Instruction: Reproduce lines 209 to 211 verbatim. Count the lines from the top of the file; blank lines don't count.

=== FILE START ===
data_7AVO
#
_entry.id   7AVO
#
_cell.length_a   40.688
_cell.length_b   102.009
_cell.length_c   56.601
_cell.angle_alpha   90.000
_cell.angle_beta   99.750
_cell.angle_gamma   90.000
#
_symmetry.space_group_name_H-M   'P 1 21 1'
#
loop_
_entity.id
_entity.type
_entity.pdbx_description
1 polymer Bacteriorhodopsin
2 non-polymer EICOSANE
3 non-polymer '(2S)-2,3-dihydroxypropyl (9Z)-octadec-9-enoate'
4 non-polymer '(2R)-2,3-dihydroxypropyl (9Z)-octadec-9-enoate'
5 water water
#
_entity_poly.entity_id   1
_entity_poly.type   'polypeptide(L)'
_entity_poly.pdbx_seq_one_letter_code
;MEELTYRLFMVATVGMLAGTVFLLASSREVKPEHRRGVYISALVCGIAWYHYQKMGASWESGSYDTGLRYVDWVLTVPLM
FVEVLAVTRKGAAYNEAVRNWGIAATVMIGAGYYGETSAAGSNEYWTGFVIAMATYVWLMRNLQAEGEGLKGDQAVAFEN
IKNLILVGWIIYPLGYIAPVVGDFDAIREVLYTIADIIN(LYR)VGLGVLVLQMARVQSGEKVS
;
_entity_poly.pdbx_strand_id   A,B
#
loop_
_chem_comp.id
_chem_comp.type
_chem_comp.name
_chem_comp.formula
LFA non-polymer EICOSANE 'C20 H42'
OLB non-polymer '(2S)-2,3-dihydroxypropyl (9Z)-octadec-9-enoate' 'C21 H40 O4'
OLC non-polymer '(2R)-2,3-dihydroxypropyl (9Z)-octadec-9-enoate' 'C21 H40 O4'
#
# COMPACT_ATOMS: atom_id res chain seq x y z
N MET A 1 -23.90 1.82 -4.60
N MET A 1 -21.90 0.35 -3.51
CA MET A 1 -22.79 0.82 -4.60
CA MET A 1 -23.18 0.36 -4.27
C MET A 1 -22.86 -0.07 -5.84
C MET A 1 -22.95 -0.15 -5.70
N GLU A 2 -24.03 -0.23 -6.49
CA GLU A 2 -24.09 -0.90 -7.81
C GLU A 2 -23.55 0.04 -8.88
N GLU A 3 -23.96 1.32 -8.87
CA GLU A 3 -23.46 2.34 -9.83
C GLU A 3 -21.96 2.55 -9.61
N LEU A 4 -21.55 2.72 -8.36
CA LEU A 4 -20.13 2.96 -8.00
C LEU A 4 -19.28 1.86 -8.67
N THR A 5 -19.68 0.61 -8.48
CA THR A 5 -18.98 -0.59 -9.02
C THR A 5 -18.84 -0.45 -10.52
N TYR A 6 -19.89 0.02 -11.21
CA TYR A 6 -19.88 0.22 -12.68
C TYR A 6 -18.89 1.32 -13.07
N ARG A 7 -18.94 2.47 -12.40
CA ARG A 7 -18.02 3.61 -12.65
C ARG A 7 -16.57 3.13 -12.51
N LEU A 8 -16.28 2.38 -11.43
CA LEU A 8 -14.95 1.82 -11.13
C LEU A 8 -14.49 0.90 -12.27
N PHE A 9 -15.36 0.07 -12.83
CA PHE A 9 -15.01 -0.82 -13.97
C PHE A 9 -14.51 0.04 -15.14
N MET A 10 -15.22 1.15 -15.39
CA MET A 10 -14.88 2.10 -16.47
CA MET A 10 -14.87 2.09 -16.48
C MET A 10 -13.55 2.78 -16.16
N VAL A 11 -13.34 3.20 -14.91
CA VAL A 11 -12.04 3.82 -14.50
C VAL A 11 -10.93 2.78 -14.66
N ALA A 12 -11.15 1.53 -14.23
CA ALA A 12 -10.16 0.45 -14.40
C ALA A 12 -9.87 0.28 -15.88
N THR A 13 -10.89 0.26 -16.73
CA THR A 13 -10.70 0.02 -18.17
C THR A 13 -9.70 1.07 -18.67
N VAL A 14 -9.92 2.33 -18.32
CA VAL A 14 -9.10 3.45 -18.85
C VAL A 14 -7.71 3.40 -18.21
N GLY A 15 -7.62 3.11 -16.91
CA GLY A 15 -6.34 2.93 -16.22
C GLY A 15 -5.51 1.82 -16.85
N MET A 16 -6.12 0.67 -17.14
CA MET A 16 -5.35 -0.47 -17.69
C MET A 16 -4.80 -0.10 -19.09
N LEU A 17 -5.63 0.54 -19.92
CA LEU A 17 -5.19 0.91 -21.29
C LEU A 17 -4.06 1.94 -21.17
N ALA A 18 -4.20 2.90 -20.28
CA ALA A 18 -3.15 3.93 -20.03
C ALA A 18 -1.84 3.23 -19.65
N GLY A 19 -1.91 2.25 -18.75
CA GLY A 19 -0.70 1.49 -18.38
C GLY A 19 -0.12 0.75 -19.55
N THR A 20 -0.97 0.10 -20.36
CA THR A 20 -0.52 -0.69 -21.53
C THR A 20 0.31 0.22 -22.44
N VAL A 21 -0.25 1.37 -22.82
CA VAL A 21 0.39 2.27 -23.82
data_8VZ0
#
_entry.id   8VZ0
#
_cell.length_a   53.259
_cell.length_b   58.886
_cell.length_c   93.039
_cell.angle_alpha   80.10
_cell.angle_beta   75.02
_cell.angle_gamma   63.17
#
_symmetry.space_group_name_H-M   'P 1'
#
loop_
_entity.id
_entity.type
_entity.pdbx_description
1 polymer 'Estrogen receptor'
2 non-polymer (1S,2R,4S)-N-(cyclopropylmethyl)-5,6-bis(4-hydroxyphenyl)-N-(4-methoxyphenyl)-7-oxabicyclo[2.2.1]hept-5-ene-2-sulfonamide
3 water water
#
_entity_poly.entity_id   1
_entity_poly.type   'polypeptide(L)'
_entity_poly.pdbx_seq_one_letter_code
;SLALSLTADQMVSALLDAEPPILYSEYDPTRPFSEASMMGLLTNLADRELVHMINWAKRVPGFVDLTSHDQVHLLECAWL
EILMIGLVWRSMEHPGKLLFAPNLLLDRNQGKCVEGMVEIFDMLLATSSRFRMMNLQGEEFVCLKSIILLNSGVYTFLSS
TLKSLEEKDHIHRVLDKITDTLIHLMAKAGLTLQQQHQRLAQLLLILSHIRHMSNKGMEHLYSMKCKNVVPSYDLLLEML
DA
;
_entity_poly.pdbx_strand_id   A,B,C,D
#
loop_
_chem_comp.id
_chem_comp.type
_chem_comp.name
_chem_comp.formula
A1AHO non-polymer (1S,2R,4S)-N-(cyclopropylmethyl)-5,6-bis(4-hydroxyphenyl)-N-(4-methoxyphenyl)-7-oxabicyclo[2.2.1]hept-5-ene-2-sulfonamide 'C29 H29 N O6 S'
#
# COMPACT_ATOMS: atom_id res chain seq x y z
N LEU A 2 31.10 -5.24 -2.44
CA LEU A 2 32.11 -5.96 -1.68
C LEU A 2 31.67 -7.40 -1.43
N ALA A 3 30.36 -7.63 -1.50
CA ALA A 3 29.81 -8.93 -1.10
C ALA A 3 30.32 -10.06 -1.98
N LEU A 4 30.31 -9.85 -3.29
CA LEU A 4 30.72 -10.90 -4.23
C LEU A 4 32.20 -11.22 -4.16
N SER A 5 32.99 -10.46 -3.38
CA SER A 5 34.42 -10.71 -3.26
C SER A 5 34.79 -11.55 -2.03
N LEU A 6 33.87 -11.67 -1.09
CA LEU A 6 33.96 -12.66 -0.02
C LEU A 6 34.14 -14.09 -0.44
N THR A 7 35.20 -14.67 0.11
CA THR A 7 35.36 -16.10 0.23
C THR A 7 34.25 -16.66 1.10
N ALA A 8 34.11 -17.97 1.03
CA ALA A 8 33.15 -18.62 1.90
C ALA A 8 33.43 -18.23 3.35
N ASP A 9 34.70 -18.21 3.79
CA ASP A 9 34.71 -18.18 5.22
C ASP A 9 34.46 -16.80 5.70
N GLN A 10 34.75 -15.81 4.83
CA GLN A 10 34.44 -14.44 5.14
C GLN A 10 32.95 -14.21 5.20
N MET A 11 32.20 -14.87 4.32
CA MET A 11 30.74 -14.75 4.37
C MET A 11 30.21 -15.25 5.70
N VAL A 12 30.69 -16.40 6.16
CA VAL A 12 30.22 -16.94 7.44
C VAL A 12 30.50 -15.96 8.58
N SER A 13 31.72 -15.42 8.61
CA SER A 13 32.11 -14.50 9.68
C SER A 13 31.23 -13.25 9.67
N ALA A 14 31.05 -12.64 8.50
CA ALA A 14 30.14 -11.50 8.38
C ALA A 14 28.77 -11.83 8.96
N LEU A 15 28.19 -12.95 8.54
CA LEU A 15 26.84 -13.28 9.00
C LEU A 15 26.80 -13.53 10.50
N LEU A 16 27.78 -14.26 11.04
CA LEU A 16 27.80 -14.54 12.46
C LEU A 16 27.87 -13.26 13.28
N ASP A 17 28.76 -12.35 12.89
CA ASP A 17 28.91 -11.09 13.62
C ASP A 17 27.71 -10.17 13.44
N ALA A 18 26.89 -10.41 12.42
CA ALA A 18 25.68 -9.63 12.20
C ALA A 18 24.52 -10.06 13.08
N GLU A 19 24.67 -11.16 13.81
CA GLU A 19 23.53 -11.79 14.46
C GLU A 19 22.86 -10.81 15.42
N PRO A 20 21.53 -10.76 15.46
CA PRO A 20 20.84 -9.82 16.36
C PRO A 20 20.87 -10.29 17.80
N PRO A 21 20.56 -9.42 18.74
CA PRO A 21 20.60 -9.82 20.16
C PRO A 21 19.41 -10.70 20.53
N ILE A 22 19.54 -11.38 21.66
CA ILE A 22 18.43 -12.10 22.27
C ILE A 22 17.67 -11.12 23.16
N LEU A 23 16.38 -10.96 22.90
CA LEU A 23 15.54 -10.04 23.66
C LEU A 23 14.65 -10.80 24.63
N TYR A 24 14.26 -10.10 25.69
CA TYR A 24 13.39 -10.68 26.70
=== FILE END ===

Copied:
CA ILE A 22 18.43 -12.10 22.27
C ILE A 22 17.67 -11.12 23.16
N LEU A 23 16.38 -10.96 22.90